What Are Zines?

Zines are do-it-yourself publications used by different cultural groups to share ideas and information. The zine name and format emerged in the 1930s from fanzines; publications created by and for fellow science fiction fans.[1] This same zine format – small circulation, handmade, often photocopied – was picked up as a way in which activists could disseminate social and political views in the 1960s. From the 1970s-1990s punk rockers and feminist groups often adopted the zine format as a way to express their views within their communities.[2] During subsequent decades the appeal of zines has only grown for makers and viewers alike. These light-to-hold pages of images and text are cheap to produce and to purchase, even fun to trade. They have never been more popular. People want to know about them, so they go to zine fests, meet the artists, look in libraries and book stores and learn what can always be said about zines – they are limitless in their formats, subjects, and appeal.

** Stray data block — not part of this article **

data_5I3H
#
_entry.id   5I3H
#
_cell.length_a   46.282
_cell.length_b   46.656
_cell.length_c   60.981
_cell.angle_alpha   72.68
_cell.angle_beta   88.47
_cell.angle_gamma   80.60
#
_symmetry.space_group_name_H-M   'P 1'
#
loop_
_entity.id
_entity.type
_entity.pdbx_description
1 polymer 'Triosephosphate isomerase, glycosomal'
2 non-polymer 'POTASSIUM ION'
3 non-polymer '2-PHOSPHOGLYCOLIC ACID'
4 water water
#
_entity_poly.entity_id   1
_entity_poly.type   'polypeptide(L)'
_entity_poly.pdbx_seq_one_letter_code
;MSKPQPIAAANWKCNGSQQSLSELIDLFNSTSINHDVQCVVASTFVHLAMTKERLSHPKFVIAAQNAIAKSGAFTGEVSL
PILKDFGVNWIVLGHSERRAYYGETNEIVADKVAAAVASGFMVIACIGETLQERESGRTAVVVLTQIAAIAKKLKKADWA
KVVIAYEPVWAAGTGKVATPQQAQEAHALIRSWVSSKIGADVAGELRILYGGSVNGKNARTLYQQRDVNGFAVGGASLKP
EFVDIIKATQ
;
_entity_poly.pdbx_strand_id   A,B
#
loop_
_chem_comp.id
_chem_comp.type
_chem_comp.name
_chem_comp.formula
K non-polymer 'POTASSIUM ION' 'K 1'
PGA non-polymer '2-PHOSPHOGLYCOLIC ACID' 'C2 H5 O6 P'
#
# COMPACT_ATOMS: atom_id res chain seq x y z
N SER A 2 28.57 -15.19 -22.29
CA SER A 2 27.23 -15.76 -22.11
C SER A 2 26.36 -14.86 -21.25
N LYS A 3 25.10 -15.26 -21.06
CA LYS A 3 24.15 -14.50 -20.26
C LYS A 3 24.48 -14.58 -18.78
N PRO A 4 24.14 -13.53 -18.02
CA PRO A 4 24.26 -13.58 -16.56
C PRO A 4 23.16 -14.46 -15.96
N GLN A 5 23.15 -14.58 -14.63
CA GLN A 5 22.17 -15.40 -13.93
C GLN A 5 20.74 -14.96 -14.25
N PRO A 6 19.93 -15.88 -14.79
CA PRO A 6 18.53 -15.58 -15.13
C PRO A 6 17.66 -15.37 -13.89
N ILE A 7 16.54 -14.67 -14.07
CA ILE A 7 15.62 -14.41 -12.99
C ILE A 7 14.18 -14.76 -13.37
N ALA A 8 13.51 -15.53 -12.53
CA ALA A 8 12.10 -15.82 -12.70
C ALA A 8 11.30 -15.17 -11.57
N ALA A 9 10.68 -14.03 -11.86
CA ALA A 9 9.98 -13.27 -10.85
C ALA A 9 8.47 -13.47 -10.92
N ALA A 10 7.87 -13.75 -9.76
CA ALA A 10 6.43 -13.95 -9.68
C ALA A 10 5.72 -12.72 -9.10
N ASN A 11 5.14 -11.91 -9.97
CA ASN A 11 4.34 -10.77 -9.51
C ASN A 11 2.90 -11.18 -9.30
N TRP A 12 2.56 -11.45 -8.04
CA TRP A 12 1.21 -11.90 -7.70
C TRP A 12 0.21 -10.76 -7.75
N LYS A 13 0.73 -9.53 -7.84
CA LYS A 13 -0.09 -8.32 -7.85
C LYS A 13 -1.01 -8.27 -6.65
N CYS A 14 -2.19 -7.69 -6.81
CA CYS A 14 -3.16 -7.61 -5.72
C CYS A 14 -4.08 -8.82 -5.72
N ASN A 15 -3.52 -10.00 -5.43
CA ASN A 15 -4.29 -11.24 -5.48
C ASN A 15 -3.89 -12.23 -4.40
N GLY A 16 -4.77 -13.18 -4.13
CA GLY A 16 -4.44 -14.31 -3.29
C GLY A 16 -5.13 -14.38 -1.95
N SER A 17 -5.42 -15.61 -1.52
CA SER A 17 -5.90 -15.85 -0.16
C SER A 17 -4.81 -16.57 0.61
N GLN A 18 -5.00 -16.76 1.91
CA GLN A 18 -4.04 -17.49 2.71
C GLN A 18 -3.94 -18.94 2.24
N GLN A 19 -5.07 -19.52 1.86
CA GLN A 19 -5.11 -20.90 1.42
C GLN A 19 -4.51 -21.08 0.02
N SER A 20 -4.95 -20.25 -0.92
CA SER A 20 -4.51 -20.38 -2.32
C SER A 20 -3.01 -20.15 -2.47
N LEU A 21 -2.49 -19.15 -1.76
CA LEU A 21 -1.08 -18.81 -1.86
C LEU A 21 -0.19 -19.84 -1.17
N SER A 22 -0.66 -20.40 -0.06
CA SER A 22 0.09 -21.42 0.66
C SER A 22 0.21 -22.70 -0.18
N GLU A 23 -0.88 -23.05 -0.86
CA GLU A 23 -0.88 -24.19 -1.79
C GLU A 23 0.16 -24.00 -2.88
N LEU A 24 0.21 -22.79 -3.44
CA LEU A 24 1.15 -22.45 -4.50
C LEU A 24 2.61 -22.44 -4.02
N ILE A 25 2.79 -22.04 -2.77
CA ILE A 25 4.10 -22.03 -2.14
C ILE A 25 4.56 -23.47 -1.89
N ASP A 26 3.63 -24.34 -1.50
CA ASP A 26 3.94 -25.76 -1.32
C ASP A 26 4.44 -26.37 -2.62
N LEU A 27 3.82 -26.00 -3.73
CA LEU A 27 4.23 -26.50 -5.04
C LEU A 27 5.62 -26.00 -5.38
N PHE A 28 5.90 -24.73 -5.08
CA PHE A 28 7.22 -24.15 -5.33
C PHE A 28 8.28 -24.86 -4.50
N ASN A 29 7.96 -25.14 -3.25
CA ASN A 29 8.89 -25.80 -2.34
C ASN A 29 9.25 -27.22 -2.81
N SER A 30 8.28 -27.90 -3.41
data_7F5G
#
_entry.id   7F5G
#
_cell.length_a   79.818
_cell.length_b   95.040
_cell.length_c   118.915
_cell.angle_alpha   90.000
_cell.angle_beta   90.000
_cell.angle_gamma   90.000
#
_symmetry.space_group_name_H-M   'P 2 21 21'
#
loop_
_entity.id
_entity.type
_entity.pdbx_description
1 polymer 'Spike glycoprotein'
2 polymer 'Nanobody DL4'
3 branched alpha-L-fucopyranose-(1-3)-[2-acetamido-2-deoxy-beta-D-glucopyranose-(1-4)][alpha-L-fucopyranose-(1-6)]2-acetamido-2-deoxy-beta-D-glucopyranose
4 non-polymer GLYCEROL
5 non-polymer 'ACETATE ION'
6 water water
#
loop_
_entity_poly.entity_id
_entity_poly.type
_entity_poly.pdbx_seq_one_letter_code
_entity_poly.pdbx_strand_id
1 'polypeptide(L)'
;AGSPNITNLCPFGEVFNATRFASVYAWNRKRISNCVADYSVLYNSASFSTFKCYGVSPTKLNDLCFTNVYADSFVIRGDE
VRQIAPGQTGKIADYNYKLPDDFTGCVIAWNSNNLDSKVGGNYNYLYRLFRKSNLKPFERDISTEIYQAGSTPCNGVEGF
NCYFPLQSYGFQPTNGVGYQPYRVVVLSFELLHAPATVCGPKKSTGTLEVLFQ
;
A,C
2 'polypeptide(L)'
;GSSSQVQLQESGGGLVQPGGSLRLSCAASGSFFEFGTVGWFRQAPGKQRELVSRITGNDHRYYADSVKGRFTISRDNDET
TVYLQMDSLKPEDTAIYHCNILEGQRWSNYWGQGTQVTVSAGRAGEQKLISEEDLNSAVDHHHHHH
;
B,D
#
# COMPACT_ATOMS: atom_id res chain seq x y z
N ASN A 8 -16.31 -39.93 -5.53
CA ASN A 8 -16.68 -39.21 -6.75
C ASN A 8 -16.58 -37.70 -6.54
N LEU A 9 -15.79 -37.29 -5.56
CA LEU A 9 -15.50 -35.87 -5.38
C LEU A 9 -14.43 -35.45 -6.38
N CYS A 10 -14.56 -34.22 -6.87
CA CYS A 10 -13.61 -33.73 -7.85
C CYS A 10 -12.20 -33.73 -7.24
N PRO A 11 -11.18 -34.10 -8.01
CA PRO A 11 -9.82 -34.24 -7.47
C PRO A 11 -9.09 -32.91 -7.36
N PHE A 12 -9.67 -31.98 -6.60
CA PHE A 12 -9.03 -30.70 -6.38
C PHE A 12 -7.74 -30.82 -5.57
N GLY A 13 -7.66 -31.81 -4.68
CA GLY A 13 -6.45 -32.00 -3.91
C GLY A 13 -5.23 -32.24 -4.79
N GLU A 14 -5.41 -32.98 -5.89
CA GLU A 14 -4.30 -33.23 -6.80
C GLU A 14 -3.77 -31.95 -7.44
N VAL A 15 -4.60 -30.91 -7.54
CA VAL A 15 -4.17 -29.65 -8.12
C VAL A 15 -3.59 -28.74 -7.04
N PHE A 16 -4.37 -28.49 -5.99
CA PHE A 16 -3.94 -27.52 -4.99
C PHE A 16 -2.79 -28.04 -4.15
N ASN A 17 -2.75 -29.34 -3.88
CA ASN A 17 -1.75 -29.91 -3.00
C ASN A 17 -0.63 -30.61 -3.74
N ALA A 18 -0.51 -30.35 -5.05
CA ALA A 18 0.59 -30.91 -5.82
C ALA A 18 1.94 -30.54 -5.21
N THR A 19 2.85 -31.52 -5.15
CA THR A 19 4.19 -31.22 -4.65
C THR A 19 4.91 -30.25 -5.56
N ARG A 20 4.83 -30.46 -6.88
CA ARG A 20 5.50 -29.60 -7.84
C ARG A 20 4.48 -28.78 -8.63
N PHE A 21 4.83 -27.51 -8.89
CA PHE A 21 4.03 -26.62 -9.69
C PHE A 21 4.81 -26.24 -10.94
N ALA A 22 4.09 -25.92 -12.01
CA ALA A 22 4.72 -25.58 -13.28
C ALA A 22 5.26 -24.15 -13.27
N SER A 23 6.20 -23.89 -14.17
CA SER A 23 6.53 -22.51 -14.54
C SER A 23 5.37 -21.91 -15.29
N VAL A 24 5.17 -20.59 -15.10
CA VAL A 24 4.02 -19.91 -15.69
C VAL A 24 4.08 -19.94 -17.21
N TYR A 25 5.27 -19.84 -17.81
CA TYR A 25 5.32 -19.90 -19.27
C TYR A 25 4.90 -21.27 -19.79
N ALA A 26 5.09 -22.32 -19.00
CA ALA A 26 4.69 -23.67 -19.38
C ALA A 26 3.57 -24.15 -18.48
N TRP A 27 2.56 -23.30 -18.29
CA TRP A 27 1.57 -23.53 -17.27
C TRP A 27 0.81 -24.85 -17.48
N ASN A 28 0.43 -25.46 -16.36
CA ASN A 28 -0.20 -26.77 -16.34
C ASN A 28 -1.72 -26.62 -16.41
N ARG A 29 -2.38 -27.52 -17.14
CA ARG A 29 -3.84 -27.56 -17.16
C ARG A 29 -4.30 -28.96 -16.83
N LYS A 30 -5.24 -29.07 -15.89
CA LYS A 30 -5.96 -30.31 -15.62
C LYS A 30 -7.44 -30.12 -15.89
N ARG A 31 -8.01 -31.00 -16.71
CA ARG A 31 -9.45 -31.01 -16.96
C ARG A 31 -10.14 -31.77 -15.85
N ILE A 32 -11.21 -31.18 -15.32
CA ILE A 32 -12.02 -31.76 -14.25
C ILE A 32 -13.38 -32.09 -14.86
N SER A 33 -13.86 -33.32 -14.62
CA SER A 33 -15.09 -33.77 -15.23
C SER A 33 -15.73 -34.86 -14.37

Zines at the UT Libraries

The University of Texas Libraries has notable zine collections across three campus libraries! This suite of digital exhibits presents small, curated highlights from these unique collections, along with context, analysis, and history of these rare, ephemeral materials. See the About page to learn more about the Libraries’ zine collections.

Explore Zine Exhibits

Art Zines from the Russell Etchen Collection demonstrates the creative process for artists, with a focus on compositional devices such as page layout, collage, and color as they move from early sketches to finalized pieces. Above all, the exhibition is an homage to Russell Etchen, an influential zine collector in Austin. Weird and Wonderful Little Books gives a visual history of poetry chapbooks in Austin. Spanning 40 years, the exhibit pays respect to local small presses, editors, and self-publishers who played an instrumental role in Austin's literary community. Finally, You Are What You (Do Not) Eat considers the intersection of Latinx identity and food studies, as well as offshoots like speciesism and veganism as forms of resistance.


[1] Worley, Matthew, ed., Ripped, Torn and Cut : Pop, Politics and Punk Fanzines From 1976. Manchester: Manchester University Press, 2018, 4. Accessed July 15, 2019. ProQuest Ebook Central.

[2] Worley, 4.